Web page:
The Expanded Child Tax Credit: A Pediatrician’s Perspective and Call to Action


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May 30, 2024

By Céline Sparrow, MD, FAAP

Dr. Céline Sparrow headshot
Dr. Céline Sparrow

“Tengo hambre,” (I’m hungry), my 4-year-old patient cried from her pregnant mother’s lap. I called the food pantry, but it was closed on a Saturday. 211, the hunger emergency line, yielded a busy tone. Would the 4-year-old eat dinner that night? How would the mother’s skipped meals impact the health of her growing fetus? Later that week, I passed a Brooklyn food pantry, and saw the line wrap around the block while heavy clouds filled the sky. How long would families wait in the rain for food? Wasn’t there an alternative?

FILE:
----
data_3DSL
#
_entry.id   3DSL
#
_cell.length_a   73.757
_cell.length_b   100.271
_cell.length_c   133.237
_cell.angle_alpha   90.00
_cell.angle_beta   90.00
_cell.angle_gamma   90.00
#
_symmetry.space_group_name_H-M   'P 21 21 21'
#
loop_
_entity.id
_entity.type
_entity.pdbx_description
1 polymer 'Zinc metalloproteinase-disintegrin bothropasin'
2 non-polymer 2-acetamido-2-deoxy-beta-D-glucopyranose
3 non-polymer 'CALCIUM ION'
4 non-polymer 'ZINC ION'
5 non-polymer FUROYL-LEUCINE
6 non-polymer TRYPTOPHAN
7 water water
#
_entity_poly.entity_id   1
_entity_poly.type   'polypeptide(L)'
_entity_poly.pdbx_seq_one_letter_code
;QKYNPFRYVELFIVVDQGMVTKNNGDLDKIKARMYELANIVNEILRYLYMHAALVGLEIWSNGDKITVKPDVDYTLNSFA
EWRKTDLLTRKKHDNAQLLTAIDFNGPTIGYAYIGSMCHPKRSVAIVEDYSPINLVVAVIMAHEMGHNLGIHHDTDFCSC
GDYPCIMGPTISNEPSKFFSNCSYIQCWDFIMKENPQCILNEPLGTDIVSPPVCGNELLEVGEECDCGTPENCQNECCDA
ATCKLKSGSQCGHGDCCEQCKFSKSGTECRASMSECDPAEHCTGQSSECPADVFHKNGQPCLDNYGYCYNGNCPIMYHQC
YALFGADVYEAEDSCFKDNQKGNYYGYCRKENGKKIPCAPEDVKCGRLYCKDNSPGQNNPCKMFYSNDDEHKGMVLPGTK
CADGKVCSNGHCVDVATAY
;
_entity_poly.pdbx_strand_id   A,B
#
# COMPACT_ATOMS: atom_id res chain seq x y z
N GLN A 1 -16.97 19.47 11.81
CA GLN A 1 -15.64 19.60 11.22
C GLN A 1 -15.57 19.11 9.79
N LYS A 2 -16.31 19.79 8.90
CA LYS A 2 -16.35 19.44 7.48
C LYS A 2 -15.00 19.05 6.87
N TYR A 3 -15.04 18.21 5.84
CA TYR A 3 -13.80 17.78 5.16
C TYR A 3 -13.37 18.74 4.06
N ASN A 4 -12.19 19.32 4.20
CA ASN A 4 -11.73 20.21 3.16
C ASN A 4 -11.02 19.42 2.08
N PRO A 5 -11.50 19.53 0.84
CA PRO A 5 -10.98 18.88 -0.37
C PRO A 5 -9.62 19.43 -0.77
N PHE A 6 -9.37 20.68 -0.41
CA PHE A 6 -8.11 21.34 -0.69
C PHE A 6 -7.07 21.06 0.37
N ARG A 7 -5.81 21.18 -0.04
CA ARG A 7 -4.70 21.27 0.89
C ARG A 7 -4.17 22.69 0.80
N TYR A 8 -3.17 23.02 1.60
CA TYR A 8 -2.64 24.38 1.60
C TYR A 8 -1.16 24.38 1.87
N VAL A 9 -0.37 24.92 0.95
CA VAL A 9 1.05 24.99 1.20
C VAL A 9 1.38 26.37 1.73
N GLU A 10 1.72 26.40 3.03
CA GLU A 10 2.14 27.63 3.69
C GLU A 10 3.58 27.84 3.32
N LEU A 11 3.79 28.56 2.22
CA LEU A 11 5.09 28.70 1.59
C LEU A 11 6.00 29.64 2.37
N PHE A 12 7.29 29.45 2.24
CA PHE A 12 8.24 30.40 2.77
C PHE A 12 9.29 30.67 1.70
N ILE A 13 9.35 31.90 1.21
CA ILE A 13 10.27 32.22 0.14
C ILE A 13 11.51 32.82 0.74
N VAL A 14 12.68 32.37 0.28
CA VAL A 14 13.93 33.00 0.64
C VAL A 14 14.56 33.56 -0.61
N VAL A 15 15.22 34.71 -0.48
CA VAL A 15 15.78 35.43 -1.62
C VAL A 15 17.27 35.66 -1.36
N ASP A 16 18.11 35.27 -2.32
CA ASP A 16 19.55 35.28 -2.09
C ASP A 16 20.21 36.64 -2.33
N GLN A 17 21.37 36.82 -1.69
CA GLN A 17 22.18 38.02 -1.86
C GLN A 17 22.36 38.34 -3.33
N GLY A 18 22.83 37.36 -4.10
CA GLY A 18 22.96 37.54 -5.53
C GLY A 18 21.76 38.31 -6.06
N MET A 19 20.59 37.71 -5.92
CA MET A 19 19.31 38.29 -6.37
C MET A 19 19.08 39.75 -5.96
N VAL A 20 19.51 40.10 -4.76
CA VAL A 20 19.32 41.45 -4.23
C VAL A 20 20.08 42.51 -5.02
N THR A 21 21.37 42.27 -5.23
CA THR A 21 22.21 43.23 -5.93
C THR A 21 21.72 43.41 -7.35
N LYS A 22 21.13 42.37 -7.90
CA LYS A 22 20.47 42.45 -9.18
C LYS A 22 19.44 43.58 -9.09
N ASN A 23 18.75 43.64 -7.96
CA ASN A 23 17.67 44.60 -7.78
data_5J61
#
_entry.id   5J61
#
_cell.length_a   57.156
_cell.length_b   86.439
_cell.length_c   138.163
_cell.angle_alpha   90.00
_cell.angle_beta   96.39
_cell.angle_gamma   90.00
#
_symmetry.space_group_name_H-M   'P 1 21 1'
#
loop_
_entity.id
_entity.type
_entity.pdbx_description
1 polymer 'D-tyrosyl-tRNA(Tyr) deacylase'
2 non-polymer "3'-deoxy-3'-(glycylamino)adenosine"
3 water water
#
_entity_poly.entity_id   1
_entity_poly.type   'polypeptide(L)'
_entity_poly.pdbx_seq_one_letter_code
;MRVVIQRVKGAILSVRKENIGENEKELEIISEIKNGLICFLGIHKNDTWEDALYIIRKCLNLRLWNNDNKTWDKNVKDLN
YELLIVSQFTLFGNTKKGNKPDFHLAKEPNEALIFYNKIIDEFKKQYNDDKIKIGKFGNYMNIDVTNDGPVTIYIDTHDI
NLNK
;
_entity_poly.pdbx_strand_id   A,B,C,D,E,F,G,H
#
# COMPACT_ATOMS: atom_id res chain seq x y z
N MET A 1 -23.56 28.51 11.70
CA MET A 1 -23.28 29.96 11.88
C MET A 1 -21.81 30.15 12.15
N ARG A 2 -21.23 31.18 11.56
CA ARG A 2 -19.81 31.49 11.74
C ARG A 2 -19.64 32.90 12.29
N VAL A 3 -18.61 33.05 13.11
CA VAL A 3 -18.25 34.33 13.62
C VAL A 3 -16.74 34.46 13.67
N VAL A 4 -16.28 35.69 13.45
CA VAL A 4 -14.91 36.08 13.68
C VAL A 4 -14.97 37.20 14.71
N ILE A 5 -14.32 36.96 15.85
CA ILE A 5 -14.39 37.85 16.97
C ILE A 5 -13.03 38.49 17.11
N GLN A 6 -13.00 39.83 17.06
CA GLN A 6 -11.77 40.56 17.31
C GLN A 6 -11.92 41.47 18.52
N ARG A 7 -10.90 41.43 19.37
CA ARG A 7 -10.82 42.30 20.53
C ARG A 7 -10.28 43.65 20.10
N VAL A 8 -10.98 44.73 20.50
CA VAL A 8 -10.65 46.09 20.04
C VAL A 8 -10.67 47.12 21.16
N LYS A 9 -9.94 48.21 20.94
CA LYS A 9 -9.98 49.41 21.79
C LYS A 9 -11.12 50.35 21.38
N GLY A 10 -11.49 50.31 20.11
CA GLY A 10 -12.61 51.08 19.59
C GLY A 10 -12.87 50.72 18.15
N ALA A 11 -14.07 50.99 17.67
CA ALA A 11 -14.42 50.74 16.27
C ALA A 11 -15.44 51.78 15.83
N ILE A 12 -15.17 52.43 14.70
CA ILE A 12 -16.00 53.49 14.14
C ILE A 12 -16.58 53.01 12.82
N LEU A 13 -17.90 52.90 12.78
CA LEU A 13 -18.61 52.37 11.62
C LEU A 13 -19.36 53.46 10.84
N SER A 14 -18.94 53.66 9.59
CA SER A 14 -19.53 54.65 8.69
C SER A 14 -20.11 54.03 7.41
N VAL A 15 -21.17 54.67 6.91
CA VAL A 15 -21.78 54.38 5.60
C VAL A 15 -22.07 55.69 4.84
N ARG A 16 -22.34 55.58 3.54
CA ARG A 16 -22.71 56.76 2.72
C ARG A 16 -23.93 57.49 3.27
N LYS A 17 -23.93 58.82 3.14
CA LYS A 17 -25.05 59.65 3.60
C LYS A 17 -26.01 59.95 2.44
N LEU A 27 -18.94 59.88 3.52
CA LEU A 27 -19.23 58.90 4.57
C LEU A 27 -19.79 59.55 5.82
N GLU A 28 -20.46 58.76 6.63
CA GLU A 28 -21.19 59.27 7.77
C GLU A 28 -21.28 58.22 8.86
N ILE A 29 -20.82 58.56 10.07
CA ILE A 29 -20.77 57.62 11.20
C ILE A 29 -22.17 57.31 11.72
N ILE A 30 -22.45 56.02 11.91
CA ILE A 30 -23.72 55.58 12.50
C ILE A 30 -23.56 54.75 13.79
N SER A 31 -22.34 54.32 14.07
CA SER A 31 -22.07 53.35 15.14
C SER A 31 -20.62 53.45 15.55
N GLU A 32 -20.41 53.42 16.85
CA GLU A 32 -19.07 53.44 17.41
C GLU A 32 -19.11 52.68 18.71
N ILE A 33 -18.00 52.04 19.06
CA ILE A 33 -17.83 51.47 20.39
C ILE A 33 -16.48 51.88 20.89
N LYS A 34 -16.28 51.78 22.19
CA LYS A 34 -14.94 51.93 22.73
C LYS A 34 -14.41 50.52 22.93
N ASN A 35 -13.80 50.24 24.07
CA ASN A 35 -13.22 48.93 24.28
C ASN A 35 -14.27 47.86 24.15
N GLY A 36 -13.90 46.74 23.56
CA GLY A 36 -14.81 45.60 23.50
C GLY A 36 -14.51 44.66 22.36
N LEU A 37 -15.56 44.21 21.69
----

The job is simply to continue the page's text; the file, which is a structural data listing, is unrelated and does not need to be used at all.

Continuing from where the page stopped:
As a pediatrician working in over-burdened, under-resourced neighborhoods, I see child poverty as a leading cause of health complications in my patients. While safety net programs such as the Supplemental Nutrition Assistance Program (SNAP) and Special Supplemental Nutrition Program for Women, Infants, and Children (WIC) provide essential nutrition support, they may be insufficient and have barriers to participation. For example, despite receiving WIC assistance, several mothers have told me they added extra water to formula to make it last longer, not knowing an incorrect ratio could induce seizures in their newborns. Counseling mothers to mix formula appropriately may reduce this risk in the short-term, but still leaves such families without adequate formula for the month. A renewed expanded federal Child Tax Credit is an evidence-based, sustainable solution to combat this and other harms of child poverty.